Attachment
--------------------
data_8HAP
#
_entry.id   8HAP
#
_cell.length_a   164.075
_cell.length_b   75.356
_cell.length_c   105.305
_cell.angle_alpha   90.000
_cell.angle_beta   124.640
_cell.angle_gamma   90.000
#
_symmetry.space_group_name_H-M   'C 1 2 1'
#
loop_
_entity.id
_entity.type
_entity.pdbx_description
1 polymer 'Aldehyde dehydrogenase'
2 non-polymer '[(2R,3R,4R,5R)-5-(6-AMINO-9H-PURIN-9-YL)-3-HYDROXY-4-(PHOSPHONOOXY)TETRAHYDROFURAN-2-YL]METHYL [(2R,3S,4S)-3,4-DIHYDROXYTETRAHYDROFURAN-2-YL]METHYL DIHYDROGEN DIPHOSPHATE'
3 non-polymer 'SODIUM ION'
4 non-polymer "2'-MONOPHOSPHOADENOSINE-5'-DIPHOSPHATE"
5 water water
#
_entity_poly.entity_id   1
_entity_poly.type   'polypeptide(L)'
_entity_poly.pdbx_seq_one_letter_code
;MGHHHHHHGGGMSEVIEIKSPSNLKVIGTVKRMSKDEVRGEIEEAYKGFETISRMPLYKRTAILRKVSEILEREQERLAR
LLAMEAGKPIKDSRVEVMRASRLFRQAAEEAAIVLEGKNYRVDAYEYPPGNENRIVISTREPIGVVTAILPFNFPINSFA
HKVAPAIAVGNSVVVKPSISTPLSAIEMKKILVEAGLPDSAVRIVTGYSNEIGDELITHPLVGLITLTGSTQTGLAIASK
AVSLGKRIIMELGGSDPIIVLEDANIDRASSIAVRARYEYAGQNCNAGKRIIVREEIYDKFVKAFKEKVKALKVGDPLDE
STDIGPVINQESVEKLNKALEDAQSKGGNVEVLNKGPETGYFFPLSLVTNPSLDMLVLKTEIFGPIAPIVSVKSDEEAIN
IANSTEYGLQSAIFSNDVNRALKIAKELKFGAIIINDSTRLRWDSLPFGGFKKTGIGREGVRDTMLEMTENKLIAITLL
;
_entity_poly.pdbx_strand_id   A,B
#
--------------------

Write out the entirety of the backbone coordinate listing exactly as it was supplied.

data_8HAP
#
_entry.id   8HAP
#
_cell.length_a   164.075
_cell.length_b   75.356
_cell.length_c   105.305
_cell.angle_alpha   90.000
_cell.angle_beta   124.640
_cell.angle_gamma   90.000
#
_symmetry.space_group_name_H-M   'C 1 2 1'
#
loop_
_entity.id
_entity.type
_entity.pdbx_description
1 polymer 'Aldehyde dehydrogenase'
2 non-polymer '[(2R,3R,4R,5R)-5-(6-AMINO-9H-PURIN-9-YL)-3-HYDROXY-4-(PHOSPHONOOXY)TETRAHYDROFURAN-2-YL]METHYL [(2R,3S,4S)-3,4-DIHYDROXYTETRAHYDROFURAN-2-YL]METHYL DIHYDROGEN DIPHOSPHATE'
3 non-polymer 'SODIUM ION'
4 non-polymer "2'-MONOPHOSPHOADENOSINE-5'-DIPHOSPHATE"
5 water water
#
_entity_poly.entity_id   1
_entity_poly.type   'polypeptide(L)'
_entity_poly.pdbx_seq_one_letter_code
;MGHHHHHHGGGMSEVIEIKSPSNLKVIGTVKRMSKDEVRGEIEEAYKGFETISRMPLYKRTAILRKVSEILEREQERLAR
LLAMEAGKPIKDSRVEVMRASRLFRQAAEEAAIVLEGKNYRVDAYEYPPGNENRIVISTREPIGVVTAILPFNFPINSFA
HKVAPAIAVGNSVVVKPSISTPLSAIEMKKILVEAGLPDSAVRIVTGYSNEIGDELITHPLVGLITLTGSTQTGLAIASK
AVSLGKRIIMELGGSDPIIVLEDANIDRASSIAVRARYEYAGQNCNAGKRIIVREEIYDKFVKAFKEKVKALKVGDPLDE
STDIGPVINQESVEKLNKALEDAQSKGGNVEVLNKGPETGYFFPLSLVTNPSLDMLVLKTEIFGPIAPIVSVKSDEEAIN
IANSTEYGLQSAIFSNDVNRALKIAKELKFGAIIINDSTRLRWDSLPFGGFKKTGIGREGVRDTMLEMTENKLIAITLL
;
_entity_poly.pdbx_strand_id   A,B
#